- The story had a near-total lack of focusing dramatic tension until nearly the very end when Strange finds Lost-hope. Without any such focus, the story has no momemtum, nothing driving it forward. Huge chunks of the story felt completely superfluos and I'm convinced you could edit out hundreds of pages and lose almost nothing in terms of plot, character, or themes. (The stuff with Strange in the war felt particularly tedious and poinless.)

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PostPosted: Mon Jun 26, 2006 4:56 am 
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yovargas wrote:
- A near-total lack of likeable or interesting characters. Norrell I found very annoying. Strange felt very generic and blank until the end - the author occasionally describes his character (sarcastic, mischievous, ect) but hardly ever shows his character. Childermass was interesting but he was hardly there and his motivations and purpose were completely unexistant.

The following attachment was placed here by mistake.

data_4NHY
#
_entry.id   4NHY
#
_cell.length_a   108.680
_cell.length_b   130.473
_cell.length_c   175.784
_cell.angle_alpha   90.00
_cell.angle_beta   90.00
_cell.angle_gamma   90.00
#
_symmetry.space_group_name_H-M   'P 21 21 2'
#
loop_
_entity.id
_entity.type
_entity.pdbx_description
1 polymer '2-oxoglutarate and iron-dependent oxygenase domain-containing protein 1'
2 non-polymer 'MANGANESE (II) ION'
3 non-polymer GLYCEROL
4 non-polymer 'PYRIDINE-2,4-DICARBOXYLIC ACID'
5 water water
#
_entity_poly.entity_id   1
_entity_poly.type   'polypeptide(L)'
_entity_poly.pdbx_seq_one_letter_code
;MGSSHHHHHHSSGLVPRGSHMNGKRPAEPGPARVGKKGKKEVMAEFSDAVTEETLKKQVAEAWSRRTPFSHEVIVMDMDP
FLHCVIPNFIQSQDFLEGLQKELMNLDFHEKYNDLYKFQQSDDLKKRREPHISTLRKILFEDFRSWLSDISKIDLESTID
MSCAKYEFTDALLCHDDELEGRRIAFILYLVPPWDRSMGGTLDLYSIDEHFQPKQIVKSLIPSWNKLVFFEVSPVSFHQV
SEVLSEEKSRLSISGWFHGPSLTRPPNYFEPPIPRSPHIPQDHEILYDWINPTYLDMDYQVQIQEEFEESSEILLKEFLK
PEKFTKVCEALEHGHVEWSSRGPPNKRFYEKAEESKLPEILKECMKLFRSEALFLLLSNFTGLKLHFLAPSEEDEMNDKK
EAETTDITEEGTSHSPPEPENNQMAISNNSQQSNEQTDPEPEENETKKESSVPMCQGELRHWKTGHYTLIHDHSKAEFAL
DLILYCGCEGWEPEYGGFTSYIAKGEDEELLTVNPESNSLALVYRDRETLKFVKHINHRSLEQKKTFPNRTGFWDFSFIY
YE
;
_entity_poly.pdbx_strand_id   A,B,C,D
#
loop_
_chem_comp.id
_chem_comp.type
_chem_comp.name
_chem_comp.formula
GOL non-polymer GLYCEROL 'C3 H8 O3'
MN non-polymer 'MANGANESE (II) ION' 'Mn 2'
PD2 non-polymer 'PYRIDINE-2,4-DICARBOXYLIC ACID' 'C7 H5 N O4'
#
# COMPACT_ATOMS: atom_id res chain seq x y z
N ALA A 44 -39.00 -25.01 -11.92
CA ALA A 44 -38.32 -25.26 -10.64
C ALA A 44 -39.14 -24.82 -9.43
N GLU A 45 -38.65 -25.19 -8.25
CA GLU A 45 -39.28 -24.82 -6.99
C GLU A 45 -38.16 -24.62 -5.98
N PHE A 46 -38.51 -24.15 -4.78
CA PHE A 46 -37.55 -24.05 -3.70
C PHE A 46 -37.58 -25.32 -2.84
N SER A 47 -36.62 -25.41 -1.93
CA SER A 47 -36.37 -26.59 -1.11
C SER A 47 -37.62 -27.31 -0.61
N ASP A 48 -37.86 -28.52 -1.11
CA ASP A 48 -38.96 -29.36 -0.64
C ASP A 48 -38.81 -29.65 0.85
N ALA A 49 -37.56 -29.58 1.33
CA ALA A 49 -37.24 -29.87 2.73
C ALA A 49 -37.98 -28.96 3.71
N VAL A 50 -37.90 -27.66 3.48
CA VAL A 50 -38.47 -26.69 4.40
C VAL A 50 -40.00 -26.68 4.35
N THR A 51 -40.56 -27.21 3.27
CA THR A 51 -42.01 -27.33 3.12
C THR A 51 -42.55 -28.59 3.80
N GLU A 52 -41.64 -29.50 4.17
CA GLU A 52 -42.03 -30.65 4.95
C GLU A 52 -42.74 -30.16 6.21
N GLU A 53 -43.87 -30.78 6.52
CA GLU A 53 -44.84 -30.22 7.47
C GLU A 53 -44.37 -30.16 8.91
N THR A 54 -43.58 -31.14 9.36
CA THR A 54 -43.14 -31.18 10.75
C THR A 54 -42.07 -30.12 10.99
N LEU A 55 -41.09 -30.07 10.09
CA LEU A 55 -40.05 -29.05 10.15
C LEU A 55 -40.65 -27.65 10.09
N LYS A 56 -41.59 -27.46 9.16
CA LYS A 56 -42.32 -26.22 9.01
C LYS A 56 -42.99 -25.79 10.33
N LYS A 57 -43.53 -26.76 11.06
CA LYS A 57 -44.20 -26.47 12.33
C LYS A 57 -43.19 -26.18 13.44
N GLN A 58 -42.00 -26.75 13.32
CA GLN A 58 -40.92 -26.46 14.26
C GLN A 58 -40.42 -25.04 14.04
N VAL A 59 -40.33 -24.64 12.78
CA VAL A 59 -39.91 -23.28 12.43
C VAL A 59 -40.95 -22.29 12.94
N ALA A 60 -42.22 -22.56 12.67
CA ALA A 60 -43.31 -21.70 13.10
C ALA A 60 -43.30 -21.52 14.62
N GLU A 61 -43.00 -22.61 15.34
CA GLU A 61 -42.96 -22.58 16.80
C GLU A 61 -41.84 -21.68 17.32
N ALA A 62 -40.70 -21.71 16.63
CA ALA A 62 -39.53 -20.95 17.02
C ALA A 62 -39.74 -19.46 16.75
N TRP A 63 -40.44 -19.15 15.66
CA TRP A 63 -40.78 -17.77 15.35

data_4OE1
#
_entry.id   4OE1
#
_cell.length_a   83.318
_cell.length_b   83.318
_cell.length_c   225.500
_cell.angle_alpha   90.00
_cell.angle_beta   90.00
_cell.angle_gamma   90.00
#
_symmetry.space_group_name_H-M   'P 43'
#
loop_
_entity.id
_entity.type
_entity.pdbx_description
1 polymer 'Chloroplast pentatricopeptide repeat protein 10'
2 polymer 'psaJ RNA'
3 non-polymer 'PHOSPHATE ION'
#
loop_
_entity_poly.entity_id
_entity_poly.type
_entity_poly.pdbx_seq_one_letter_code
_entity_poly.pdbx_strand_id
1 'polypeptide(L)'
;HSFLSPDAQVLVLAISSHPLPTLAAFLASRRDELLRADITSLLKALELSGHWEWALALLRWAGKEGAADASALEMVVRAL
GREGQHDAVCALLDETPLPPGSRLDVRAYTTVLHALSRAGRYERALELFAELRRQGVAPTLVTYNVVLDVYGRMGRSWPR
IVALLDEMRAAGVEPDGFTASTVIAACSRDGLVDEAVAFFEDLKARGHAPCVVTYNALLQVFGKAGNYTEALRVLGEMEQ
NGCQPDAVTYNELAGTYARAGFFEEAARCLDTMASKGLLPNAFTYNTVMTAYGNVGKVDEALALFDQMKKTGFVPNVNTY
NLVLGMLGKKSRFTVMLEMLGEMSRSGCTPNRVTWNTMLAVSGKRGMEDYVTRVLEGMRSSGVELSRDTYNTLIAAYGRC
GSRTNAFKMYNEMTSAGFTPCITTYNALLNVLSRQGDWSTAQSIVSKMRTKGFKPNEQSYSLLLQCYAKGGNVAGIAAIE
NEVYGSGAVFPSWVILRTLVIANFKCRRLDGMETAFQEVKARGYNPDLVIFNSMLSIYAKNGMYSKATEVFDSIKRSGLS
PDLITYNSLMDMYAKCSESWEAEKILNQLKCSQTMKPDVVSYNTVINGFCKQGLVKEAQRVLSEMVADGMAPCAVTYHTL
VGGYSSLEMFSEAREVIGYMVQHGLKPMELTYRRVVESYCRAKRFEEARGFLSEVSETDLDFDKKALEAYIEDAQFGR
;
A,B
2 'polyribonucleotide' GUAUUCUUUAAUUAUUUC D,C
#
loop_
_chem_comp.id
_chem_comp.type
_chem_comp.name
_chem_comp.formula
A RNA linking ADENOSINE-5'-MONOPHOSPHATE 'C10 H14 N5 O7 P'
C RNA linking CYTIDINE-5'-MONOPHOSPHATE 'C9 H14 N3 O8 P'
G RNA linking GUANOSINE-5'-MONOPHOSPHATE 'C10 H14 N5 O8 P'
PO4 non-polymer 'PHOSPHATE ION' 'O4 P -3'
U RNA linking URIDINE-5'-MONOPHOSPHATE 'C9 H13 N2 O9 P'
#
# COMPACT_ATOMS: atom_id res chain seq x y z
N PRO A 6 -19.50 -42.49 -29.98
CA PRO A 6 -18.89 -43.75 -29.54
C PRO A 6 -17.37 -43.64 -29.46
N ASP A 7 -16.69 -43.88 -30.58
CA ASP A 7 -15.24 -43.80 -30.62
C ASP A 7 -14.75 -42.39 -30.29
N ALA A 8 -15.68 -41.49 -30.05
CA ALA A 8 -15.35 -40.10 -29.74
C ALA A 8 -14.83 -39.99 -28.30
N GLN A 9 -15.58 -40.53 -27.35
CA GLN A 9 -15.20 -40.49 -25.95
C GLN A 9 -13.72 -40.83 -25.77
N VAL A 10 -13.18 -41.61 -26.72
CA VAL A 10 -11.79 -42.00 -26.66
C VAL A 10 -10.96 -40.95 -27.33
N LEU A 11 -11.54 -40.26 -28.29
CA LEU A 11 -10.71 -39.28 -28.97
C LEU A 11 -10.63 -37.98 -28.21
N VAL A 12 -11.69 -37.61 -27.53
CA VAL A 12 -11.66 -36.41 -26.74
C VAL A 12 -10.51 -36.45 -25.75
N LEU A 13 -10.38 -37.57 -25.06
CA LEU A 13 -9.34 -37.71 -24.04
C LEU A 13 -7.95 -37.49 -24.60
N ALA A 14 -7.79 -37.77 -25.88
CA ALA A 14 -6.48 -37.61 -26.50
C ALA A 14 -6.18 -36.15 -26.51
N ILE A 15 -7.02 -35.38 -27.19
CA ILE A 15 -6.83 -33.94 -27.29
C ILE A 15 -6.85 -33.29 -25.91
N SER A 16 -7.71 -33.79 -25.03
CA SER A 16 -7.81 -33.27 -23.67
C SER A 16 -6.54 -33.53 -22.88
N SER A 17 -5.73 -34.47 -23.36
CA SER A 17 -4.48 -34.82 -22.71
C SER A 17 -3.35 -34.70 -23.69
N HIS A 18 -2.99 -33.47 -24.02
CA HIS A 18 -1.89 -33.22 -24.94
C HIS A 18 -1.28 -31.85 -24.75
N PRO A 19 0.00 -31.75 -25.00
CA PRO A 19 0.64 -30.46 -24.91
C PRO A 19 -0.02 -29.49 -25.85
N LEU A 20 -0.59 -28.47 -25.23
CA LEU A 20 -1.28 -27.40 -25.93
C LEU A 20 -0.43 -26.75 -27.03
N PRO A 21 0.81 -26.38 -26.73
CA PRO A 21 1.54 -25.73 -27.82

I agree that Strange is somewhat nondescript and didn't much care for Norrell. Personally, I found the supporting characters much more interesting -- Childermass definitely being my favourite. What did you think of, say, Stephen Black and Vinculus?

That said, I don't think the characters are the main focus of the book. Someone (Vinculus?) says that Strange and Norrell are just parts of a spell -- thus, it's the the spell and the broader strokes of the plot that are more important than the details such as character.

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- The story had a near-total lack of focusing dramatic tension until nearly the very end when Strange finds Lost-hope. Without any such focus, the story has no momemtum, nothing driving it forward.


There was a lack of tension, I didn't think it lacked focus. I saw the conflict (and thus the dramatic question) to be about the kidnappings/conflict between Faerie and England -- what would happen to Lady Pole and Stephen? Was the Gentleman going to be defeated or foiled, and who? And who the heck is the Raven King? That's what drove the book for me.